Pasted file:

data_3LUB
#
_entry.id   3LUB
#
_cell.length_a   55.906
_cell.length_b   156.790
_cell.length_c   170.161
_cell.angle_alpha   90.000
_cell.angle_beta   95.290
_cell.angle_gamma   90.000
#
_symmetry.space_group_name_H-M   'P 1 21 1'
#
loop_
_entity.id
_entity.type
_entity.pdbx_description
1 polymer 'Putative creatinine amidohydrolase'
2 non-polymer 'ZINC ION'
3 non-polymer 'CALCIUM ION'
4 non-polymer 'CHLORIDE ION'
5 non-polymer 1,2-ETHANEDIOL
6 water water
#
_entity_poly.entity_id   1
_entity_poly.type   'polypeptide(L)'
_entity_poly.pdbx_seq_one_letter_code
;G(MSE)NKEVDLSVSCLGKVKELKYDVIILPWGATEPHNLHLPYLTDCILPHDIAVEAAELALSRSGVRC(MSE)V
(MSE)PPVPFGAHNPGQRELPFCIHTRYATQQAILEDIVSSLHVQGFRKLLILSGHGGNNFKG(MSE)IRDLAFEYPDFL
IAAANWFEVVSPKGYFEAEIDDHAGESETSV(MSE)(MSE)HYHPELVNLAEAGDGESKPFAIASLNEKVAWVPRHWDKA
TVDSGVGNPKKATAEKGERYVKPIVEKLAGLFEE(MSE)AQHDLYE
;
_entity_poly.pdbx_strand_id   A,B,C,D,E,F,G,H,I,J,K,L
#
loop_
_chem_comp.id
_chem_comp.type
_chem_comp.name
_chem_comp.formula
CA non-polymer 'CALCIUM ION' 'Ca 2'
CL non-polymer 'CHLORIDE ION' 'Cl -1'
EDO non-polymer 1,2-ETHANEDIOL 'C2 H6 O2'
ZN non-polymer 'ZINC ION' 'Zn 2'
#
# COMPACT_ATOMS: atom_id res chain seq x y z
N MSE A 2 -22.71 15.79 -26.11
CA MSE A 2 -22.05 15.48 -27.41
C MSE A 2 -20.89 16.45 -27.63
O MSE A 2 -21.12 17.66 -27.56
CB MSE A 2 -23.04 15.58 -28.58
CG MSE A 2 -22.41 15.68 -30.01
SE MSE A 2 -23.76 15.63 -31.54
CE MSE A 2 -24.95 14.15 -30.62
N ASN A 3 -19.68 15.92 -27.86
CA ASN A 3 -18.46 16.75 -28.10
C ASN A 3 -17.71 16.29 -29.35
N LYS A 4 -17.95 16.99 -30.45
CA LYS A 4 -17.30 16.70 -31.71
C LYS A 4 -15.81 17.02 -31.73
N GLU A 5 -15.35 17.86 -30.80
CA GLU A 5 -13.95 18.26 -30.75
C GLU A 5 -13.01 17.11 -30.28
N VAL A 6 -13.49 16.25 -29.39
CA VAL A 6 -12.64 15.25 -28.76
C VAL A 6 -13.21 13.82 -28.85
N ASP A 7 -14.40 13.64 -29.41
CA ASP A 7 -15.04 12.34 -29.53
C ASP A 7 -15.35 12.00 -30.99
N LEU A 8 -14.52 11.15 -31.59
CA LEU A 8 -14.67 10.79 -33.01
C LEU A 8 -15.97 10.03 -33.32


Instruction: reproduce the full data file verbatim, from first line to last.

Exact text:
data_3LUB
#
_entry.id   3LUB
#
_cell.length_a   55.906
_cell.length_b   156.790
_cell.length_c   170.161
_cell.angle_alpha   90.000
_cell.angle_beta   95.290
_cell.angle_gamma   90.000
#
_symmetry.space_group_name_H-M   'P 1 21 1'
#
loop_
_entity.id
_entity.type
_entity.pdbx_description
1 polymer 'Putative creatinine amidohydrolase'
2 non-polymer 'ZINC ION'
3 non-polymer 'CALCIUM ION'
4 non-polymer 'CHLORIDE ION'
5 non-polymer 1,2-ETHANEDIOL
6 water water
#
_entity_poly.entity_id   1
_entity_poly.type   'polypeptide(L)'
_entity_poly.pdbx_seq_one_letter_code
;G(MSE)NKEVDLSVSCLGKVKELKYDVIILPWGATEPHNLHLPYLTDCILPHDIAVEAAELALSRSGVRC(MSE)V
(MSE)PPVPFGAHNPGQRELPFCIHTRYATQQAILEDIVSSLHVQGFRKLLILSGHGGNNFKG(MSE)IRDLAFEYPDFL
IAAANWFEVVSPKGYFEAEIDDHAGESETSV(MSE)(MSE)HYHPELVNLAEAGDGESKPFAIASLNEKVAWVPRHWDKA
TVDSGVGNPKKATAEKGERYVKPIVEKLAGLFEE(MSE)AQHDLYE
;
_entity_poly.pdbx_strand_id   A,B,C,D,E,F,G,H,I,J,K,L
#
loop_
_chem_comp.id
_chem_comp.type
_chem_comp.name
_chem_comp.formula
CA non-polymer 'CALCIUM ION' 'Ca 2'
CL non-polymer 'CHLORIDE ION' 'Cl -1'
EDO non-polymer 1,2-ETHANEDIOL 'C2 H6 O2'
ZN non-polymer 'ZINC ION' 'Zn 2'
#
# COMPACT_ATOMS: atom_id res chain seq x y z
N MSE A 2 -22.71 15.79 -26.11
CA MSE A 2 -22.05 15.48 -27.41
C MSE A 2 -20.89 16.45 -27.63
O MSE A 2 -21.12 17.66 -27.56
CB MSE A 2 -23.04 15.58 -28.58
CG MSE A 2 -22.41 15.68 -30.01
SE MSE A 2 -23.76 15.63 -31.54
CE MSE A 2 -24.95 14.15 -30.62
N ASN A 3 -19.68 15.92 -27.86
CA ASN A 3 -18.46 16.75 -28.10
C ASN A 3 -17.71 16.29 -29.35
N LYS A 4 -17.95 16.99 -30.45
CA LYS A 4 -17.30 16.70 -31.71
C LYS A 4 -15.81 17.02 -31.73
N GLU A 5 -15.35 17.86 -30.80
CA GLU A 5 -13.95 18.26 -30.75
C GLU A 5 -13.01 17.11 -30.28
N VAL A 6 -13.49 16.25 -29.39
CA VAL A 6 -12.64 15.25 -28.76
C VAL A 6 -13.21 13.82 -28.85
N ASP A 7 -14.40 13.64 -29.41
CA ASP A 7 -15.04 12.34 -29.53
C ASP A 7 -15.35 12.00 -30.99
N LEU A 8 -14.52 11.15 -31.59
CA LEU A 8 -14.67 10.79 -33.01
C LEU A 8 -15.97 10.03 -33.32